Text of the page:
Academic journal article Journal of Theoretical and Applied Electronic Commerce Research

Editorial: Technological Evolution in Society - the Evolution of Mobile Devices

Academic journal article Journal of Theoretical and Applied Electronic Commerce Research

Editorial: Technological Evolution in Society - the Evolution of Mobile Devices

Article excerpt

Introduction

Constant change is a fact of life, both for organisms and businesses. Just as changes in their environment alters the form of successive generations of organisms over time, changing market conditions cause businesses to adapt their product and service offerings. One of the fastest changing technologies is mobile technology, directly affecting how businesses conduct their operations and the products and services they offer in the current business ecosystem. Therefore it is helpful for companies to understand the big-picture forces behind this technological change.

Thus we ask if it is possible to view technological innovation as an evolutionary process? Certainly the idea is not a new one [4], [22], however recent developments in evolutionary theory could help strengthen the relationship. Central to these advances is the notion that the influence of organisms on the environment plays a much larger role than previously imagined. Just as in biological systems, there is a large influence of technological innovation on its environment. One of the fastest changing technologies is mobile technology, directly affecting how businesses conduct their operations and the products and services they offer in the current business ecosystem. In this article we will first provide a brief overview of current evolutionary theory, then discuss this theory in the context of technological innovation through the use of recent examples in the mobile technology world.

Evolution

To frame this discussion, we must ensure that we are clear in how we define evolution. We will use the basic principles of variation, heritability, and differential survival as the basis of our discussion.

1. Variation - individuals of a species show some variation in traits, be it physical or behavioral.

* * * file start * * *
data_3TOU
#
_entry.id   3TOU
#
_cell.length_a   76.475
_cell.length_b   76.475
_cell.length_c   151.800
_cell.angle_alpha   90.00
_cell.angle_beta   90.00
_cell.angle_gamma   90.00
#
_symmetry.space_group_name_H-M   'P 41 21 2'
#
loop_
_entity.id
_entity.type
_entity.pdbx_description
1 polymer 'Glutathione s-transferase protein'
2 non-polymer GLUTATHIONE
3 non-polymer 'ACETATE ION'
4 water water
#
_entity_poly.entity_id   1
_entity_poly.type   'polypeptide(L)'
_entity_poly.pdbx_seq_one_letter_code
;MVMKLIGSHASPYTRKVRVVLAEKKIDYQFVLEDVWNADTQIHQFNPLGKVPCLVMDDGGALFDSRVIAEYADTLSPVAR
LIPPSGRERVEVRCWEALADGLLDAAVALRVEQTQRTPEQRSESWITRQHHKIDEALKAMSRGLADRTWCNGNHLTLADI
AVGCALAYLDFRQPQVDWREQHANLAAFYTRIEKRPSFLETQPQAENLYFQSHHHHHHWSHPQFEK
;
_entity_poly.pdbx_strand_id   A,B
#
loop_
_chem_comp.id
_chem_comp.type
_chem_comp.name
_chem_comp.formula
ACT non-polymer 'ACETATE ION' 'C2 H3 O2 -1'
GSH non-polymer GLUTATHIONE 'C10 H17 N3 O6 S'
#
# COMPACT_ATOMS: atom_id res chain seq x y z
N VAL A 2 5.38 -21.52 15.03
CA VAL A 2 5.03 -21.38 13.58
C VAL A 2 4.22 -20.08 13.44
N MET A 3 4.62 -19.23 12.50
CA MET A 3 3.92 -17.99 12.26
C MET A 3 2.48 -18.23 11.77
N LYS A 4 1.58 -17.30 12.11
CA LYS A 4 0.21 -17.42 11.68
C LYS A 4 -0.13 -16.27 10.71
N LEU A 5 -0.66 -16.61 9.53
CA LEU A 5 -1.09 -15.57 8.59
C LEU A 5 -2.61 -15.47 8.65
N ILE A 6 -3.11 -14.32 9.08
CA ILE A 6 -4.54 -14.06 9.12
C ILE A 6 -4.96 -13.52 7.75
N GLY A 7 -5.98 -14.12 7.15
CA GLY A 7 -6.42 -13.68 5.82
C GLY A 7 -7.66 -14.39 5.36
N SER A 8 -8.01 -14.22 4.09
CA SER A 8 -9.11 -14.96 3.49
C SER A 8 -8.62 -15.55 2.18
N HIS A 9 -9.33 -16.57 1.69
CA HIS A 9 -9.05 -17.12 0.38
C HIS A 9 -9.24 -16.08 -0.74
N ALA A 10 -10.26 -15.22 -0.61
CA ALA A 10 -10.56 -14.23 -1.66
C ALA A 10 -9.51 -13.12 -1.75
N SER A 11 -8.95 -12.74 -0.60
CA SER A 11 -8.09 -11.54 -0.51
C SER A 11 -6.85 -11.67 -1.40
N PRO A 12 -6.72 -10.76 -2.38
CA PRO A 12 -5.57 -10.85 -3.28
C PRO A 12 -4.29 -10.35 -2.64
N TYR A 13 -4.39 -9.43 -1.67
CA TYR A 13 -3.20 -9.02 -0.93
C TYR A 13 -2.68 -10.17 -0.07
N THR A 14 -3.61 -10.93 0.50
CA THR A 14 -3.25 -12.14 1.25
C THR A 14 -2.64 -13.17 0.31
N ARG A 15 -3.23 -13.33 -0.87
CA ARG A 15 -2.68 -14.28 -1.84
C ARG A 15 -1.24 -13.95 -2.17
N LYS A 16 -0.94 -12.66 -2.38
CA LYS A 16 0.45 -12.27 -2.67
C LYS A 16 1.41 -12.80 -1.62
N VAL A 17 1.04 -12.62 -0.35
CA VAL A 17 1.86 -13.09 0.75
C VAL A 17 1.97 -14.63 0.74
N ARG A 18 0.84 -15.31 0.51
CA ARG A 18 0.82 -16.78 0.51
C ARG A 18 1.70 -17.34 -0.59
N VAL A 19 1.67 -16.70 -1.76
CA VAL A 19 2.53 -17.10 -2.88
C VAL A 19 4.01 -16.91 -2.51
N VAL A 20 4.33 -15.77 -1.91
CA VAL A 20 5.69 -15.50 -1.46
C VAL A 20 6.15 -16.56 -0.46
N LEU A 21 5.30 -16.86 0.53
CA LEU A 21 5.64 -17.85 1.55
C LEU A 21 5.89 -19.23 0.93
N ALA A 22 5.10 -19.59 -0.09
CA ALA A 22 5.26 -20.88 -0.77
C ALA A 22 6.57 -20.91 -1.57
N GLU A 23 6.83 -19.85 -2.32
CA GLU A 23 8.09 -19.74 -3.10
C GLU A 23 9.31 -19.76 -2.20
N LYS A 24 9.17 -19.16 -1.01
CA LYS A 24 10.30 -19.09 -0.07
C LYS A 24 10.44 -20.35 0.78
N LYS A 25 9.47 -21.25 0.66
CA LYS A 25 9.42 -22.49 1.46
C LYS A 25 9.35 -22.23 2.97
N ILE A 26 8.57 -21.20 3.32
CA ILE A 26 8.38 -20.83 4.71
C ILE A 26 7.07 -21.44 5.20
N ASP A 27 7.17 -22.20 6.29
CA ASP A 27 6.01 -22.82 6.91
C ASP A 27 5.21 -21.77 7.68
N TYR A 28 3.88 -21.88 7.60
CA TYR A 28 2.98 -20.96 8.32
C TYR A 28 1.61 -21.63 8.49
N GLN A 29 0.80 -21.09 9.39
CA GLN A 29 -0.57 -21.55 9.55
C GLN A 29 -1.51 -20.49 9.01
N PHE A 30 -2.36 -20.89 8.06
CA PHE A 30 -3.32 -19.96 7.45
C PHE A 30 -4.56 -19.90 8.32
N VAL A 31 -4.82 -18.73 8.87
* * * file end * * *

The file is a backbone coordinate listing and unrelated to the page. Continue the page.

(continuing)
2. Heritability - offspring of an individual will in some way represent that individual more than another random individual.

3. Differential survival - an individual that is better adapted to its environment has more chances of surviving and leaving offspring than one that is not.

In relation to evolution, these processes are often thought of as a one way - the evolution of organisms is a result of their environments. Organisms that have beneficial mutations leave more offspring, and their genes survive and thrive. Those that don't perish. The criteria of what is beneficial is left to the environment - organisms that have characteristics that favor their survival and the survival of their offspring are selected by the environment. However there is an increasing realization among evolutionary scientists that the organism shapes the environment as much as the environment shapes the organism. This realization can be seen in recent theoretical ideas regarding niche construction [14], the extended phenotype [6], and heritable cultural variations [10].

The end result of this feedback is that instead of looking only at the organism as the evolutionary construct, we must also look at the entire system in which the organism resides and how it is affected by the organism's activities. A biological example of these feedbacks is that of parasites and their associated host organisms [7]. There are parasites that use their host's resources lightly and sustainably, causing little long term damage to the host. However, other parasites do not do this and cause great damage to the host in the search of rapid reproduction. But there is a trade-off, for if they cause too much damage to the host, it is possible that the host may die before the parasites have a chance to be transmitted to a new host. In the later scenario, over-exploitation lessens the survival chances of the parasite, and thus it ultimately is less fit than those of its relatives that use the host's resources more prudently.

In the technological market, we can envision the producers or products as the individuals in our system, depending on our focus, and the rest forms their environment. …

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